While Councilmembers take the final vote today to close the $188 million budget gap for FY 2011, they also will be voting on spending at least $80 million over the next 20 years on tax abatements for three commercial projects. These abatements raise a lot concerns which have yet to be answered, and all could be passed without the Council having to find any way to pay for the resulting revenue losses.
At a time when parks, libraries, and assistance to poor families has been cut, when DC government employees are being asked to forgo pay, and when city tax collections continue to be anemic, the DC Council should think twice about how these tax breaks will impact the fiscal stability of the District and the ability to fund critical programs and services.
The $80 million in tax abatements are for commercial businesses in Union Station, a luxury hotel in Adams Morgan, and a mixed-use project in Ward 1 that has already received a tax abatement. DCFPI has written about each of these tax abatements and the questions they raise here. These abatements raise several concerns.
- The abatements could be passed without the DC Council having to find any way to cover the $80 million in future revenue losses. How is this possible? Whenever a piece of legislation, like a tax abatement, is considered, the CFO must determine the cost to the District’s budget in the current year and the subsequent three years. Yet the costs of each of the tax abatements would begin just outside of the four-year financial planning window, meaning they officially have no fiscal impact. The Union Station abatement appears to have been designed specifically to push the costs beyond the four-year window.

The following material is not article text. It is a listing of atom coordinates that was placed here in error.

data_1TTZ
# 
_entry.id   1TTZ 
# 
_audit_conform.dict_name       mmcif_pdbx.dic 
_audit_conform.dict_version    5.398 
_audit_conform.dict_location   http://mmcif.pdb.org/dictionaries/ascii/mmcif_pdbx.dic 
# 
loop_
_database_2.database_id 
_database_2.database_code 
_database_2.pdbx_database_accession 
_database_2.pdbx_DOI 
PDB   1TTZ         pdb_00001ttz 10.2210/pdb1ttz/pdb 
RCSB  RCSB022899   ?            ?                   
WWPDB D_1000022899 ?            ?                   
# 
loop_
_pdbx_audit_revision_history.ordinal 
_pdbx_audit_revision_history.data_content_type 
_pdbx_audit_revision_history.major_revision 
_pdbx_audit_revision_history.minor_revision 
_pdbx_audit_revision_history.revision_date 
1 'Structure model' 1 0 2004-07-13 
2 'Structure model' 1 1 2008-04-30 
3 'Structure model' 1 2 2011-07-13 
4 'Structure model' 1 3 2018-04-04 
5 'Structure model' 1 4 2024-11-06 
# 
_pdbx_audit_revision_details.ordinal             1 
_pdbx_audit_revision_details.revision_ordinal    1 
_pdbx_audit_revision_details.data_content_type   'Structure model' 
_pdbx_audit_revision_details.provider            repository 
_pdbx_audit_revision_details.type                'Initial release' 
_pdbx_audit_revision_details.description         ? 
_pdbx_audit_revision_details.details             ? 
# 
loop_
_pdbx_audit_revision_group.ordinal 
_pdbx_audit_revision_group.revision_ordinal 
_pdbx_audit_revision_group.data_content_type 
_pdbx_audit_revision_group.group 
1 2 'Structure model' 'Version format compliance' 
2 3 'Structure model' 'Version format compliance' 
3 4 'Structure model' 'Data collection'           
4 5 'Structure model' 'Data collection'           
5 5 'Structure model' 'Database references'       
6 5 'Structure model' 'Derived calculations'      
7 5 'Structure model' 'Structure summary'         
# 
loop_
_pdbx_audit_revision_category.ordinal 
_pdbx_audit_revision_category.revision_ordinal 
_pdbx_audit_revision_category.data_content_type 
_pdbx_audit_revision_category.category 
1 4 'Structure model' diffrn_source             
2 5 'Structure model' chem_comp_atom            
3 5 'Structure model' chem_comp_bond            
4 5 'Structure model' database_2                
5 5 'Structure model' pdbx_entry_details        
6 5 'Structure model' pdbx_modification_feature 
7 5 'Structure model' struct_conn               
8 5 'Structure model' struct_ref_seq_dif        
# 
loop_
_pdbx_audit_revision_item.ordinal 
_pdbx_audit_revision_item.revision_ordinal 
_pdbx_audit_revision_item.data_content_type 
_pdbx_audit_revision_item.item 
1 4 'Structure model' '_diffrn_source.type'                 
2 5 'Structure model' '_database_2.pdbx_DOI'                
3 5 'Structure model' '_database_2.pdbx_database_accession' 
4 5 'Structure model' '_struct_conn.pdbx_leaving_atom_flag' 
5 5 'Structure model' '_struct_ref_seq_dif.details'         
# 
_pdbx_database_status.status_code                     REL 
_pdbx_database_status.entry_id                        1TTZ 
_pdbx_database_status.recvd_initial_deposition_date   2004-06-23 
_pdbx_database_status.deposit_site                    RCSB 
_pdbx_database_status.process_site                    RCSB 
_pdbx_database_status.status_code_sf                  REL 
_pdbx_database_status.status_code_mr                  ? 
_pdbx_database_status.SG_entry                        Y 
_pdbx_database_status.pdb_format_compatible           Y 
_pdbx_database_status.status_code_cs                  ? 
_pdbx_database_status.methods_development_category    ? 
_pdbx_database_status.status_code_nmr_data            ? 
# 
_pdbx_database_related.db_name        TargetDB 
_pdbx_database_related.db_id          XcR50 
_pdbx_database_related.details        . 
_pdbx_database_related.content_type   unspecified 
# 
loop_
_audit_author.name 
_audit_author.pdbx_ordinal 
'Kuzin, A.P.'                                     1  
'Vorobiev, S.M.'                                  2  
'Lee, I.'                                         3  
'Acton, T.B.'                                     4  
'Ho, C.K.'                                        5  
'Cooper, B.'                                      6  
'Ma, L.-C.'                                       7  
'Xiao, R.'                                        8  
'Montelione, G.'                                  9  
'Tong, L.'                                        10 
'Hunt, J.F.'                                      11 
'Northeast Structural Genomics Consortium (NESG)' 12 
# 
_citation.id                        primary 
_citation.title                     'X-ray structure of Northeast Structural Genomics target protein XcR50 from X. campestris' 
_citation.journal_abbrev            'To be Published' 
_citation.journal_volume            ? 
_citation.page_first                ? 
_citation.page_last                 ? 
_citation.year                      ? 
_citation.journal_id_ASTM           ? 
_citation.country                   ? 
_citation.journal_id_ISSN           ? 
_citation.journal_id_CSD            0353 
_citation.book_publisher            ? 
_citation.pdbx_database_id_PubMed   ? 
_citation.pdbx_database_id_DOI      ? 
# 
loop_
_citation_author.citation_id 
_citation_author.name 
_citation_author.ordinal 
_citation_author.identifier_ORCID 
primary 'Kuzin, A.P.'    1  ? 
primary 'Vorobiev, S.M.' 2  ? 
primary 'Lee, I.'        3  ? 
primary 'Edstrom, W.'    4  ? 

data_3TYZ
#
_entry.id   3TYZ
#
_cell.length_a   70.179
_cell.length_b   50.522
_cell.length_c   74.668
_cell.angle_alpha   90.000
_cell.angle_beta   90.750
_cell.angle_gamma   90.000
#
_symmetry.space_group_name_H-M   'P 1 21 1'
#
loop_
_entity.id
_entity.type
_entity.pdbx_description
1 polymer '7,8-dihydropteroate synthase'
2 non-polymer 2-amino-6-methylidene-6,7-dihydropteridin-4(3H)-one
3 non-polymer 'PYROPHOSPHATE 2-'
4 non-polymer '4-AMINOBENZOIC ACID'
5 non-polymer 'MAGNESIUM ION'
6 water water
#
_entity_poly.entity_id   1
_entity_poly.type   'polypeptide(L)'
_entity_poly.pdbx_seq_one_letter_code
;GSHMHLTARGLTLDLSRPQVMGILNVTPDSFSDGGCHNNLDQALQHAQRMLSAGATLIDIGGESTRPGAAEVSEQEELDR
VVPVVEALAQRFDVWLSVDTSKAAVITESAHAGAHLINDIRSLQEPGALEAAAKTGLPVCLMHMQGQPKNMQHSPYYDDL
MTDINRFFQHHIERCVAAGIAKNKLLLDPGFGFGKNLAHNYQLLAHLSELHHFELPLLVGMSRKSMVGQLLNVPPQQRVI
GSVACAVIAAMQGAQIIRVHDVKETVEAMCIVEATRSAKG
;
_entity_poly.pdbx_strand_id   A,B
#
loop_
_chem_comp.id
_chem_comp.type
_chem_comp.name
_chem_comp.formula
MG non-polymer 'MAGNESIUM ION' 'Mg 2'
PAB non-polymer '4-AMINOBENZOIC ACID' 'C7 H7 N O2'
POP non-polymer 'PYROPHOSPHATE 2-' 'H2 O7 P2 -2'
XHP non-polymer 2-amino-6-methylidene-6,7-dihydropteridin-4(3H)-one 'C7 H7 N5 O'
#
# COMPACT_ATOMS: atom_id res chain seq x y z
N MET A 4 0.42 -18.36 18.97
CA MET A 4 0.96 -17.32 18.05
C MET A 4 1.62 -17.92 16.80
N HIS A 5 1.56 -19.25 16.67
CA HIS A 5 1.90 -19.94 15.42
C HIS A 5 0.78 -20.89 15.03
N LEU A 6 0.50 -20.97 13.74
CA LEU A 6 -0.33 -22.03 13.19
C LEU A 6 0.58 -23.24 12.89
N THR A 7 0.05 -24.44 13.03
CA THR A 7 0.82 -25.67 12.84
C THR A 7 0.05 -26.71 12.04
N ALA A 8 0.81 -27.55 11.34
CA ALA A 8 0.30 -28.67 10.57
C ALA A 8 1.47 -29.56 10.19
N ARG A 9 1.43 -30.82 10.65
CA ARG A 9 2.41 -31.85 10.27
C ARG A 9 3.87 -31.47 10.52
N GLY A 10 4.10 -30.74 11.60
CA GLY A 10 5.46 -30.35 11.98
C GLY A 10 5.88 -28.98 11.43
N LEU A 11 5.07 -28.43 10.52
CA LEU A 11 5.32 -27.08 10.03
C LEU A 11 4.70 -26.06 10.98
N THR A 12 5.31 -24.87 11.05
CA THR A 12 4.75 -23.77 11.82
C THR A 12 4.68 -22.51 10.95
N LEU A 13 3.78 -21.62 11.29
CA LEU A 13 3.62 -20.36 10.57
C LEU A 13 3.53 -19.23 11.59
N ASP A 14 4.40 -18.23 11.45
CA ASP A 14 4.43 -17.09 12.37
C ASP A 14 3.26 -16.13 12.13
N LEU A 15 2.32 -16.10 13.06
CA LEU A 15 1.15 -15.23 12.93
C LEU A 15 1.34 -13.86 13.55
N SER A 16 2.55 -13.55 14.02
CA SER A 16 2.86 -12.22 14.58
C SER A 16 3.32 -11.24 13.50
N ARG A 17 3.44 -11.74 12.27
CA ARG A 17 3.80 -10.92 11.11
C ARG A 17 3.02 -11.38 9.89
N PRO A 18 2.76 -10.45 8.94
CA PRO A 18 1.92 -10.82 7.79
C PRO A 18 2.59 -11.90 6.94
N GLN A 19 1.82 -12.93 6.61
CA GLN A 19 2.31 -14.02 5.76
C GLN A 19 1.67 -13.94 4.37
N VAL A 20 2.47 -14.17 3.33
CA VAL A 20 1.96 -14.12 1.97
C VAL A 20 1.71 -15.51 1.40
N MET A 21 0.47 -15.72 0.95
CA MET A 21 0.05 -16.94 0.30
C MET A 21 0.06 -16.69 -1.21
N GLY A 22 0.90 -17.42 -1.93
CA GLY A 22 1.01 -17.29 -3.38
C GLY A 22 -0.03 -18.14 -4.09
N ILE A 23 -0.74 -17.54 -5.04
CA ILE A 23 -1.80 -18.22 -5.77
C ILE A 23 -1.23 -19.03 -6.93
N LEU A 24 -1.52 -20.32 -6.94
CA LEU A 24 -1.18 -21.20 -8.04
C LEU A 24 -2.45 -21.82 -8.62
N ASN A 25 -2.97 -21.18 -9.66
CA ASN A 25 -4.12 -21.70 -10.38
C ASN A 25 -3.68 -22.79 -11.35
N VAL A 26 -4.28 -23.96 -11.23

This doesn’t mean they don’t have a cost. In fact, the CFO has stated that ‘ guess what ‘ $80 million in tax breaks will cost the District $80 million in forgone tax collections. These abatements will put pressure on the District’s budget in the near-future and will result in less money for important city services. The increasing practice of pushing the costs of tax breaks outside the official scoring window is fiscally irresponsible.
- Are the tax breaks needed? DC has no process for answering a critical question about proposed tax abatements: does the project actually require this level of subsidy to move ahead? The CFO’s office has only been able to analyze and confirm that one project ‘ the Adams Morgan hotel ‘ actually needs a tax abatement to move forward as planned. For Union Station, in particular, the case for a tax break has not been made.
- What are the benefits? It is not clear that DC would gain anything from giving a permanent property tax break to businesses in Union Station. A new hotel in Adams Morgan will create jobs, but until last Thursday, it was not clear how many or whether there was any commitment to hire DC residents. (It still is not clear if the final legislation will make the tax break contingent on meeting specified hiring targets.)
All of this points to the fact that the District needs a better process for awarding tax abatements. DCFPI supports the Exemptions and Abatements Information Requirement Act, which would require an analysis of all tax abatements. This important bill has had a hearing but has not been brought to a vote.
Moreover, because they have a revenue loss, tax abatements should not be passed unless they are paid for. Especially today, the District cannot afford to give away its future tax base.